For one night, community members in Venice attempted to step into the shoes of thousands of homeless people across Los Angeles as a show of support to their ongoing plight.
An estimated 75 people, both the housed and the homeless, set up beds on the front lawn of the former Venice City Hall, now Beyond Baroque, on Venice Boulevard Aug. 6 for an overnight “Sleep Out” in support of the homeless.
Up to 150 people were in attendance earlier in the evening for a program of speeches calling for solutions to homelessness and music performances, event organizers said. Among the speakers were civil rights attorney Carol Sobel and Paule Cruz Takash, president of the Los Angeles Human Relations Commission.
The effort was initiated by more than 20 Venice-based groups, under the banner Community Unity, who were hoping to express support for the homeless in a different way and draw attention to the lack of affordable housing in Los Angeles. Steve Clare, executive director of the Venice Community Housing Corporation, one of the sponsoring groups, said the focus was also to stress that homelessness is not a crime and real solutions are needed.
“We wanted to create an opportunity for people to come out and express support for their homeless neighbors and make a statement that the fact that people are homeless doesn’t make them criminals,” said Clare, who noted the event is likely the community’s first Sleep Out.
Referring to the various laws against sleeping in locations like beaches and parks, Clare pointed out that there are virtually no public places in the city of Los Angeles where people can legally sleep outside.
Resident David Ewing of the Venice Action Alliance said the Sleep Out organizers and participants were hoping to do something positive to push for the needs of the homeless. Organizers had expected about 50 people to join the sleepover, but were pleased with the higher turnout, he said.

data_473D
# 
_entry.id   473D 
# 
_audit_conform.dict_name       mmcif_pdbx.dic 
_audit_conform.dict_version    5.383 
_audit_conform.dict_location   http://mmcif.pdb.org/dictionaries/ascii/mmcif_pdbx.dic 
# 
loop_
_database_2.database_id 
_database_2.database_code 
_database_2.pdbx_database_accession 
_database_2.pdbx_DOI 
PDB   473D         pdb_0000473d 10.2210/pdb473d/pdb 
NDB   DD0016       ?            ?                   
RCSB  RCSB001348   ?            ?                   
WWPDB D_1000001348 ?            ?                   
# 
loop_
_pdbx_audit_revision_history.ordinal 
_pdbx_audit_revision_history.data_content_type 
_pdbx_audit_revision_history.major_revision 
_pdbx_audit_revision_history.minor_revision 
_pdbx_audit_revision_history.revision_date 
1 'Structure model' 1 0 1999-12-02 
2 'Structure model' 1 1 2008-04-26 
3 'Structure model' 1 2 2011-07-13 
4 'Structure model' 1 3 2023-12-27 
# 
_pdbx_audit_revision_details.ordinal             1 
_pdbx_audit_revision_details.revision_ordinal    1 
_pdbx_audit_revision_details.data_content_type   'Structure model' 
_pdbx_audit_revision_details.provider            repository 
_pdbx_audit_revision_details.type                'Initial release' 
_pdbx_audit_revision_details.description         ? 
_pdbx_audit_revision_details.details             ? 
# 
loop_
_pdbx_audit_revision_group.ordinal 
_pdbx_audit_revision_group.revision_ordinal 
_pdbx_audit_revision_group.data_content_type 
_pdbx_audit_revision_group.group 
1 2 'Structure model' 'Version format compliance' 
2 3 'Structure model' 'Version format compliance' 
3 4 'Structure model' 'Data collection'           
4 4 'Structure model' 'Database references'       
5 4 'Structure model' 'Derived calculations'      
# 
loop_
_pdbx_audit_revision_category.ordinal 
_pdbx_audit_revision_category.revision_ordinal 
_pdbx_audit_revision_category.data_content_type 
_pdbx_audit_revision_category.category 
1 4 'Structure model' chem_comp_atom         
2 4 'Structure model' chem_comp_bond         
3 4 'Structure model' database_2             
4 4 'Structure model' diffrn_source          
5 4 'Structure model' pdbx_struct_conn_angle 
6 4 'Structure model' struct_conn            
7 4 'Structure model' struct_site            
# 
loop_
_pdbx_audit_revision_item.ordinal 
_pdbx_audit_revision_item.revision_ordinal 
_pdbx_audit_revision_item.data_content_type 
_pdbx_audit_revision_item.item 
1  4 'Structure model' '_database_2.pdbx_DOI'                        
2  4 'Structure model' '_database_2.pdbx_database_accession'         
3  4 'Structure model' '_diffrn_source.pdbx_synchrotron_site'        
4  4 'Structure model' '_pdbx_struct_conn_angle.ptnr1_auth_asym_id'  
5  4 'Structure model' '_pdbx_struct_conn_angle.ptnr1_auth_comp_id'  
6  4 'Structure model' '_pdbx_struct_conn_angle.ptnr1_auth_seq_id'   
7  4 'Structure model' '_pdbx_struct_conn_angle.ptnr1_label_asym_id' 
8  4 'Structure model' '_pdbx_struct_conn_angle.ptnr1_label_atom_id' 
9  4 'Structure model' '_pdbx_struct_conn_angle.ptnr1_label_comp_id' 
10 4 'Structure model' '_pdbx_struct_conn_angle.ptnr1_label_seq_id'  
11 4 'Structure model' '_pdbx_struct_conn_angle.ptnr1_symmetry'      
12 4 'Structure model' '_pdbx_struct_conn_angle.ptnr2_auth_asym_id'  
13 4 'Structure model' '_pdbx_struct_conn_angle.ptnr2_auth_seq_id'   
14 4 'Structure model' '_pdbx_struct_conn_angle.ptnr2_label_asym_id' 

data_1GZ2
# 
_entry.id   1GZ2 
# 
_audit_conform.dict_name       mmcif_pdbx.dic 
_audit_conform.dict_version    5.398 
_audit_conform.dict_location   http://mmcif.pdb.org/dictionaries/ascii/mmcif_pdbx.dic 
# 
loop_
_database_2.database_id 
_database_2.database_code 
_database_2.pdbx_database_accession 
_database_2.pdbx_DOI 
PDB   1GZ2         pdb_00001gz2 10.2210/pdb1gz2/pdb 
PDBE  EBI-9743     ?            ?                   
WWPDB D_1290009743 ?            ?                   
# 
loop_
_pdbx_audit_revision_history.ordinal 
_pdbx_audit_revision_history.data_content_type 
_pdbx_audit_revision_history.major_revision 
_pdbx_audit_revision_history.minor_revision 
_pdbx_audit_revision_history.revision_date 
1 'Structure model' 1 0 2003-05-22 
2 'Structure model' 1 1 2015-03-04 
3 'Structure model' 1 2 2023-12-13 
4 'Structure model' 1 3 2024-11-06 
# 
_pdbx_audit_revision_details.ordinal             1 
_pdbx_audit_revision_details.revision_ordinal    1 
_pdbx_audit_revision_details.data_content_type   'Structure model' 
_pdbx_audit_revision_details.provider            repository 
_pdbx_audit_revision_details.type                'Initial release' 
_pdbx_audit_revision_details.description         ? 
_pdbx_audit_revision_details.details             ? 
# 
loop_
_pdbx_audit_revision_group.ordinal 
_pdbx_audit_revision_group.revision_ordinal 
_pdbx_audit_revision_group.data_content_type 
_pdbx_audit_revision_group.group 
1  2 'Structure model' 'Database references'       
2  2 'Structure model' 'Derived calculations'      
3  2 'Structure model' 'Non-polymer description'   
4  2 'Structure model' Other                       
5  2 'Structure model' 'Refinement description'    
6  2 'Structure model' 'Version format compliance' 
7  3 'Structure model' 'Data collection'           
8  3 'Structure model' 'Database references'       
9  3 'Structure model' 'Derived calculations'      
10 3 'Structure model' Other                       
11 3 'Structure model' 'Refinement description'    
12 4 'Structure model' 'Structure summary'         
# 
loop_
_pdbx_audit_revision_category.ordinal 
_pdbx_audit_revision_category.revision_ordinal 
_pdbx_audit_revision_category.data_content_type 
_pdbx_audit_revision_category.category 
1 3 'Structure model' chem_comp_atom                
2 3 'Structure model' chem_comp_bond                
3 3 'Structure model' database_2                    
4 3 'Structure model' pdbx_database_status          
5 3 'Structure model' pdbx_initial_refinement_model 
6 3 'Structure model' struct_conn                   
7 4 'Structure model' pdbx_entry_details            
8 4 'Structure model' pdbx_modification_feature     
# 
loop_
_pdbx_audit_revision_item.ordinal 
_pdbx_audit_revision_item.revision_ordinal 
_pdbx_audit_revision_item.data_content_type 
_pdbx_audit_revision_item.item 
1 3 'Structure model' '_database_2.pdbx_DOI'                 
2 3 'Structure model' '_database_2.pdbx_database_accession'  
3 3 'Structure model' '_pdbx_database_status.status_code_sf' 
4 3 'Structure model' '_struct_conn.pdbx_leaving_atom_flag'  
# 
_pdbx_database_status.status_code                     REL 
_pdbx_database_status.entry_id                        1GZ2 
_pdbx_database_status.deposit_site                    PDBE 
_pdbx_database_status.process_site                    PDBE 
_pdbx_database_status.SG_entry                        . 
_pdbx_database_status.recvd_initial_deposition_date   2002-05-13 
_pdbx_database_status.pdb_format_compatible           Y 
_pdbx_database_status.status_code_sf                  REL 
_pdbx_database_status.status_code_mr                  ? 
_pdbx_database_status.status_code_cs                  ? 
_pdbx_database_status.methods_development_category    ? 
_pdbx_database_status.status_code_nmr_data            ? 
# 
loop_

“It was really to try and call attention and raise awareness for the homeless,” said Ewing, one of the 75 who set up sleeping bags or tents on the lawn.
Community Unity group organizers believe some of the actions to address local homeless problems, particularly those living in RVs and cars, in recent years have not been an answer. Vehicular homeless have been ticketed for various violations and many of the RVs have left Venice after the placement of street signs prohibiting the parking of oversize vehicles, but this has shown an attempt to move the problem from one community to another, Clare said.
“There are many people in the community who want constructive solutions to this problem,” he said.
“We want to say to the local government that you need to step up to the plate and you need to offer some solutions. There needs to be people focused on solutions instead of pushing (the issue) from one community to another.”
One solution that City Councilman Bill Rosendahl has pushed to address the vehicular living issue is a Roadmap to Housing program, which proposes parking areas for participants as they transition into housing.
Solutions can be proposed in a number of ways, Clare said, such as providing more shelters, finding more transitional and permanent supportive housing and identifying places where people can sleep legally overnight.
Activist David Busch, who says he has struggled with homelessness for 16 years, said the problems will not be solved by people complaining about them but by really working to make a difference.
“We’re putting our focus on solutions to homelessness instead of just complaining, because that’s where the answers are found,” Busch said.
The Sleep Out was meant to show the many positive actions that the community is taking toward homelessness and that people recognize its impacts, he said.
“I think it’s great and it shows we all understand that these are not abstract issues, they are very personal issues. Homelessness affects everybody, housed and homeless,” Busch said.
“It’s an opportunity for this one night where the housed and homeless can get together, put aside their problems and complaints and share the humanity and share solutions.”
Ewing agreed, saying the sleepover allowed people to get acquainted with different points of view.
“I think it really shows that there are a lot of people who do care about their neighbors, whatever their circumstances are,” he said.
While spending one night outside may not give people an accurate sense of being homeless, Clare said the Sleep Out acts as a symbolic message that more needs to be done to end homelessness.
“It’s demonstrating a commitment on the part of many of us to put pressure on the local politicians to step up and address the problems of homelessness in a real way,” he said.